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Wednesday, 23 October 2013

BLACK SOCIAL HISTORY : AFRICAN AMERICAN " JO ANN GIBSON ROBINSON " WAS A CIVIL RIGHTS ACTIVIST AND EDUCATOR IN MONTGOMERY, ALABAMA : GOES INTO THE " HALL OF BLACK GENIUS "

                            BLACK                SOCIAL               HISTORY                                                                                                                              





















































                                                                                                                                                                                                                                                                                                                      Jo Ann Gibson Robinson  April 17, 1912 – August 29, 1992  was a civil rights activist and educator in Montgomery, Alabama. Born near Culloden, Georgia, she was the youngest of twelve children. She attended Fort Valley State College and then became a public school teacher in Macon, where she was married to Wilbur Robinson for a short time. Five years later, she went to Atlanta, where she earned an M.A. in English at Atlanta University. She then accepted a position at Alabama State College in Montgomery. It was there that she joined the Women's Political Council, which Mary Fair Burks had founded three years earlier. In 1949, Robinson was verbally attacked by a bus driver, which led to her involvement in activism. In late 1950, she succeeded Burks as president of the WPC and helped focus the group's efforts on bus abuses.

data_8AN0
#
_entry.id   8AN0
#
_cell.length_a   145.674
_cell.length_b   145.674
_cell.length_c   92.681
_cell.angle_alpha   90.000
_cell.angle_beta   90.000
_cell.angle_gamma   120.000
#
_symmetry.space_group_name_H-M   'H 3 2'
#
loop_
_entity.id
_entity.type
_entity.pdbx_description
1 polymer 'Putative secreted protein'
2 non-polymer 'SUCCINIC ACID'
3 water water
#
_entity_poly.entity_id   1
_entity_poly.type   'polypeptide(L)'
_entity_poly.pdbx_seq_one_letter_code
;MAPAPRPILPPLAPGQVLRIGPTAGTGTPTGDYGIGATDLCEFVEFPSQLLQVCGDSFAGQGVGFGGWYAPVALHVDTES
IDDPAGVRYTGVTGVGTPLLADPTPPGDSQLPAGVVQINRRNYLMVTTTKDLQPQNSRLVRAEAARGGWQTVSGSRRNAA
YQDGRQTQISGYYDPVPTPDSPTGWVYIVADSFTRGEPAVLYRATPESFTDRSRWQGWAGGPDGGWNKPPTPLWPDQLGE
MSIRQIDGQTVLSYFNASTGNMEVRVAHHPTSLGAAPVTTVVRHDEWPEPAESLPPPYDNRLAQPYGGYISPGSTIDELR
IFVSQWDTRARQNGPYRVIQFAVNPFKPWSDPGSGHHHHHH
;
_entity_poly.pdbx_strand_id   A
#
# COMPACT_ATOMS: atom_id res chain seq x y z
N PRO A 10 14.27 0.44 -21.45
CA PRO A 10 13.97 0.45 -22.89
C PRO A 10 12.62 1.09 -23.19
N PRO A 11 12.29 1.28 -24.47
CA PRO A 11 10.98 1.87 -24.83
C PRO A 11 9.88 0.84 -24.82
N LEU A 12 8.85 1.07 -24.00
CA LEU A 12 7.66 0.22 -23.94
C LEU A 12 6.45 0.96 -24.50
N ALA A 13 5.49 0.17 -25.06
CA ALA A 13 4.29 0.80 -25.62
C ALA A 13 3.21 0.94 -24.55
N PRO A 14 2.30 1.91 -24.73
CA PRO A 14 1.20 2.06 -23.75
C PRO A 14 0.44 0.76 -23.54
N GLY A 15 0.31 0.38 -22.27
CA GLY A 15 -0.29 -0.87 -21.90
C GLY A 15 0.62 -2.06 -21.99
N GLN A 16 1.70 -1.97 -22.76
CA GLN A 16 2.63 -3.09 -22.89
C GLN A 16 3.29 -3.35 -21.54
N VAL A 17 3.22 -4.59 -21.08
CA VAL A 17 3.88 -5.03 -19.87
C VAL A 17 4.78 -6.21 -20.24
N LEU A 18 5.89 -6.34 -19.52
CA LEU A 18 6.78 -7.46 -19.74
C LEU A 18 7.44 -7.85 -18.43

On Thursday, December 1, 1955, Rosa Parks was arrested for refusing to move to the back of the bus from the whites section on the bus. Mrs. Parks, a civil rights organizer, had intended to instigate a reaction from white citizens and authorities. That night, with Mrs. Parks' permission, Mrs. Robinson stayed up mimeographing 35,000 handbills calling for a boycott of the Montgomery bus system. The boycott was initially planned to be for just the following Monday. She passed out the leaflets at a Friday afternoon meeting of AME Zionist clergy among other place and Reverend L. Roy Bennett told other ministers to themselves attend a meeting that Friday night and to urge their congregations to take part in the boycott. Reverend Ralph Abernathy then helped Robinson pass out the handbills to high school students leaving school that afternoon. He wanted to help her so that she would not be solely blamed.
After the success of the one-day boycott, black citizens decided to continue the boycott and established the Montgomery Improvement Association to focus on the boycott. The Reverend Martin Luther King, Jr. was elected president. Jo Ann Robinson became a member of this group. She served on its executive board and edited their newsletter. In order to protect her position at Alabama State College and to protect her colleagues, Robinson purposely stayed out of the limelight even though she worked diligently with the MIA. Robinson and other WPC members also helped sustain the boycott by providing transportation for boycotters.
The boycott lasted over a year because the bus company would not give into any of their demands for rights.
Robinson left Alabama State College and moved out of Montgomery in 1960. She taught at Grambling College in Louisiana for one year and then moved to Los Angeles and taught English in the public school system. In LA, she continued to be active in local women’s organizations. She taught in the LA schools until she retired from teaching in 1976.[1] Robinson’s name is often glossed over in history lessons despite her role in organizing the boycott.  Robinson's memoir, The Montgomery Bus Boycott and the Women Who Started It, edited by David J. Garrow, was published in 1987 by the University of Tennessee Press.